SAFETY IN NUMBERS: A class of 250 School Safety Agents will be added because of issues with attrition and recent retirements. The head of the union that represents the Agents recently cited concerns that they were understaffed thanks to the City Council's decision to scrap a proposed class of 475 School Safety Agents in response to backlash from proponents for police-free schools.

A new class of 250 School Safety Agents will be hired to address a shortage within the School Safety Division, the city Department of Education announced Aug. 19.

The prospective Agents will begin the 17-week training regimen “immediately following an on-boarding process,” according to the department. The shortage of School Safety Agents was caused by attrition and a recent slate of retirements, as well as a dubious budget move forced by the City Council.

Canceled Class of 475

Each of the city’s 1,700 public-schools has at least one School Safety Agent, with the NYPD determining staffing levels at every school in coordination with the DOE.

Teamsters Local 237 President Gregory Floyd, who represents the 5,000 Agents, recently expressed concerns about the staffing shortage, citing the Council’s decision to cancel a 475-person class under pressure from advocates of police-free schools.

The decision to hire new Agents came as the city was working to transform their roles in schools. Last summer, the  Council established a two-year plan to transition control of School Safety from the Police Department to the DOE after advocates cited high rates of suspension among black and Latino students.  

During this past school year, School Safety Agents were trained in conflict resolution, restorative justice and implicit bias as part of the transition, which has been overseen by the Mayor’s Office of Operations.

“School Safety Agents play a critical role in each school community,” said NYPD Deputy Chief, School Safety Obe Olufunmilola. “They participate in mentoring and enrichment programs, provide safe places for kids to seek support, and they ensure school buildings are safe places where students can achieve. Each new Agent will have significant training to de-escalate situations that may arise, and to work with young people to prevent issues from occurring.”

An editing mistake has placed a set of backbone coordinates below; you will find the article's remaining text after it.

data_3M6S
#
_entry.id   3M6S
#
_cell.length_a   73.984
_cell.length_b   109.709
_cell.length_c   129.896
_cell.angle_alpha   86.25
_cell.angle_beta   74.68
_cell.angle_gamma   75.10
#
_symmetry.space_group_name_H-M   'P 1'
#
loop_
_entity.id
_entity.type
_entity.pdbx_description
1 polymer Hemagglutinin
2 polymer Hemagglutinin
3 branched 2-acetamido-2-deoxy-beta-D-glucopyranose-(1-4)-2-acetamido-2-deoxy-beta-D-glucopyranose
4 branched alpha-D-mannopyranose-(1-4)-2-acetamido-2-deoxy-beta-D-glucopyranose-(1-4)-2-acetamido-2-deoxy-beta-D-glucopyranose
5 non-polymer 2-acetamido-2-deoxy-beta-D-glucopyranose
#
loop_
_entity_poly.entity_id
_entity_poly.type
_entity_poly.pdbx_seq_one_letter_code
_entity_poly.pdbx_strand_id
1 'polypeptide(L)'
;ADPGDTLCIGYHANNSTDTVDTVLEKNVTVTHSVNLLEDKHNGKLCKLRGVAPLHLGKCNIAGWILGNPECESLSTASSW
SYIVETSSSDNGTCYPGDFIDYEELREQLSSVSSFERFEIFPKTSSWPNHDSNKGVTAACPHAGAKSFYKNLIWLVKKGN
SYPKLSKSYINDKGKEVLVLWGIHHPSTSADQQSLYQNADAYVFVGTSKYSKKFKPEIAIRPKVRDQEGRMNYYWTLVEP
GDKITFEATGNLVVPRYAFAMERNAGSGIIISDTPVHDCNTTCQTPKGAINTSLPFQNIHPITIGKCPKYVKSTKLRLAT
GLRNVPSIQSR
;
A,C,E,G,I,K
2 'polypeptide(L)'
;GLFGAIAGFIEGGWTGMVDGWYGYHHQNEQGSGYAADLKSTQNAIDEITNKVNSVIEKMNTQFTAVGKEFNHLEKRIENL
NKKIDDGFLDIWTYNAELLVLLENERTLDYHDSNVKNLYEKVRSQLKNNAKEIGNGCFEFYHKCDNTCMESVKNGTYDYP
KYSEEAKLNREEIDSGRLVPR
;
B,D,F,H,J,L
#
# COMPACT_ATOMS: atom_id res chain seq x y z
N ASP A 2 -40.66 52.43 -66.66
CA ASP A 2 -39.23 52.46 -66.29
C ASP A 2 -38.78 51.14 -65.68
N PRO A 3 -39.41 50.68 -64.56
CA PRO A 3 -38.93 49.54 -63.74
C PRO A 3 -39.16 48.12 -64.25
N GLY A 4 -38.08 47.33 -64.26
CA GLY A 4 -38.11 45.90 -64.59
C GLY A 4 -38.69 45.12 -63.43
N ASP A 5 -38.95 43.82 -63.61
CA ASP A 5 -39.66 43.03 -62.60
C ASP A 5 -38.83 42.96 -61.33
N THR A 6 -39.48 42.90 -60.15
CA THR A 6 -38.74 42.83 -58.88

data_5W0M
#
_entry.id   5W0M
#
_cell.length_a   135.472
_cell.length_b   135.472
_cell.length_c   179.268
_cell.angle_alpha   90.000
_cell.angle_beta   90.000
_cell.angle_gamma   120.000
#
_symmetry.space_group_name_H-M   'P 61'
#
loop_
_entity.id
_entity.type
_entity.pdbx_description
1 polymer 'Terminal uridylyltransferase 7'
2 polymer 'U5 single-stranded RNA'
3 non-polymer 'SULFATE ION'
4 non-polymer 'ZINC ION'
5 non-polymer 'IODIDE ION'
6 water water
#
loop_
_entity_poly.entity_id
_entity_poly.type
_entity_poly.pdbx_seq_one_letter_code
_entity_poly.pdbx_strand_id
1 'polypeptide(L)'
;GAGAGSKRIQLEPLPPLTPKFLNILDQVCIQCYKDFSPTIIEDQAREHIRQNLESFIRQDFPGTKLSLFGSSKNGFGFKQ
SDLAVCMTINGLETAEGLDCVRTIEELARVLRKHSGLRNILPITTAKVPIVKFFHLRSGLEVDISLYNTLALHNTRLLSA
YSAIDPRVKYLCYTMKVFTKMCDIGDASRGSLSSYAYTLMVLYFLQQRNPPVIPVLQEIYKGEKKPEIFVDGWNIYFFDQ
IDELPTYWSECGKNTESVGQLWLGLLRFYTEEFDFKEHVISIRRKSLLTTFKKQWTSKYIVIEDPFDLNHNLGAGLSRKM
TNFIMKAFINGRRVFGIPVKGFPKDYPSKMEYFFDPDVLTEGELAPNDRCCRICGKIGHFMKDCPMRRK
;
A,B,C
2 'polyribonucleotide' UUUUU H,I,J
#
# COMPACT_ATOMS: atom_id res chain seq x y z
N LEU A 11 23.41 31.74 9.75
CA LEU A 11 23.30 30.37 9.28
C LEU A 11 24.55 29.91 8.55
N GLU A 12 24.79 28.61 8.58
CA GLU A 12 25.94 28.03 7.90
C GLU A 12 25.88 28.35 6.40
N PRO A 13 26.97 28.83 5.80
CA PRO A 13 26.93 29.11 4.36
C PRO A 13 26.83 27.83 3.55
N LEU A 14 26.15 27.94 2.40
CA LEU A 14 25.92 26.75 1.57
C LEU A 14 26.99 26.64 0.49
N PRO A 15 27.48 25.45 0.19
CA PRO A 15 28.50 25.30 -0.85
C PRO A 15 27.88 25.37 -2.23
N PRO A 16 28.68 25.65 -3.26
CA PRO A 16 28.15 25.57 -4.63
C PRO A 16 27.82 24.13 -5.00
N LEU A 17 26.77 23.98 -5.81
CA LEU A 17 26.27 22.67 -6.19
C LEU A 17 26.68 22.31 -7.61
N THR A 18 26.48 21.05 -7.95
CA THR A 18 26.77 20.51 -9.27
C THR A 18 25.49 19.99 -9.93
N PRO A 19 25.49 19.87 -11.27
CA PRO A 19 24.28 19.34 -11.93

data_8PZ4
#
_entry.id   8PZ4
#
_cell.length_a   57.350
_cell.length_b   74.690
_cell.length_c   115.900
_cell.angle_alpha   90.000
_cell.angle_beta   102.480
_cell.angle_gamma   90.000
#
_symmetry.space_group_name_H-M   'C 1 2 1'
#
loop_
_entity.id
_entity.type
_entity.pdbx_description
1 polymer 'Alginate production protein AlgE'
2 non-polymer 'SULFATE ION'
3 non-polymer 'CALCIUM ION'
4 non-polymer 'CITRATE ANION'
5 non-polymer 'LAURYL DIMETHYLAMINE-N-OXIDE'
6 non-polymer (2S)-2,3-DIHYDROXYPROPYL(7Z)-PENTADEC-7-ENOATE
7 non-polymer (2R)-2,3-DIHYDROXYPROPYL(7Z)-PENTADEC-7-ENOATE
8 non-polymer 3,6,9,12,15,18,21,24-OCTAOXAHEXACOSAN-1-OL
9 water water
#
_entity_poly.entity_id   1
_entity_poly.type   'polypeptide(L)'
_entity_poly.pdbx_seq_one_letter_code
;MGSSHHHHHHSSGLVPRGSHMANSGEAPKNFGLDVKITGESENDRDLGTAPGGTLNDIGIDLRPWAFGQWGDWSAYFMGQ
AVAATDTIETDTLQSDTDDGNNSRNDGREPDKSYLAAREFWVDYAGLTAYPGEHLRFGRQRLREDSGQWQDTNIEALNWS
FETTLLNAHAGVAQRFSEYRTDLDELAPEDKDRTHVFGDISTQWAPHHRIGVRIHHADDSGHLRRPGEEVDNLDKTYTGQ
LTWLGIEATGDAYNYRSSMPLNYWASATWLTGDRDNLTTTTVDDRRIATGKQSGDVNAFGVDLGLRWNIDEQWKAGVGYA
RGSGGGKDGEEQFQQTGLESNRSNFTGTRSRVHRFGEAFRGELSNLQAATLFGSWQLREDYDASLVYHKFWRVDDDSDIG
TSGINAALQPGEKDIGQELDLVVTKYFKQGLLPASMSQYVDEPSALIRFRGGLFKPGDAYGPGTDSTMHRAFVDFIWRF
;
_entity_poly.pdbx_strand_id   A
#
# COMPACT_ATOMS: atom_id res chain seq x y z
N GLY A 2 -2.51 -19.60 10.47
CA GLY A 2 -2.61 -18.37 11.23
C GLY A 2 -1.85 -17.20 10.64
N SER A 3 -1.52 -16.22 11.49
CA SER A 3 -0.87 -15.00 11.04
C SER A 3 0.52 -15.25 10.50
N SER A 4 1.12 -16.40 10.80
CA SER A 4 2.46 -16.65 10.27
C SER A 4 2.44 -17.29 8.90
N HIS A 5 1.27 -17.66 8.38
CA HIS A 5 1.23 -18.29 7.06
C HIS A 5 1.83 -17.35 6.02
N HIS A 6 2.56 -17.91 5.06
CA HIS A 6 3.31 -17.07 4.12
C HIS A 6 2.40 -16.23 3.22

Phasing Out Suspensions

For years, the de Blasio administration has been working to reduce punitive measures such as suspensions in favor of restorative-justice practices. Earlier this year, the DOE announced plans to hire 500 social workers and 100 school psychologists and add 120 new community schools as ways to expand social-emotional and mental-health offerings, particularly to help students struggling because of the coronavirus pandemic.

But the plan to shift School Safety Agents has earned criticism from advocates who argue that School Safety Agents should be completely removed from schools.

Mr. Floyd, in sharp contrast, opposed the plan to move the Agents from Police Department jurisdiction because he feared students would be unsafe. He also argued that the Agents, who were predominantly women and people of color, were being scapegoated.

Although he supported more Agents being added to the ranks, “they’re hiring half of what they should have. It's inadequate,” Mr. Floyd said. He was also concerned that the incoming Agents would not be stationed in schools in time for the start of the next school year.

The Council of School Supervisors and Administrators, which represents Principals, has stated that it would help  with the transition. The union’s president Mark Cannizzaro, praised the decision to hire a 250-person class of Agents.

“We commend the Department of Education for investing in this new class of School Safety Agents and, while further investment is needed, it is a strong first step to ensure that our school buildings are safe for all,” he said. “We can’t address the academic, social-emotional and mental health of students without ensuring their physical safety, and we look forward to the arrival of these new School Safety Agents in our schools.” 

'Play Important Role'

City Council Member I. Daneek Miller, who chairs the Council’s committee on civil service and labor, has supported retaining School Safety Agents.

“School Safety Agents have demonstrated over the years that they are an integral part of providing these services and play an important role in shaping the experiences of students,” he said. “Their work is not only key to the success of our young scholars, but their presence alone often provides comfort in familiar faces, ones reflective of the demographics of our student population.”

DOE spokesman Nathaniel Styer stated that “schools must be safe havens for learning, and school safety agents play a critical role in ensuring that every student feels both safe and welcomed in their building. As we transition SSAs back to the DOE over the next year, we will work to deeply integrate them into our schools as partners in creating healing-centered schools.”

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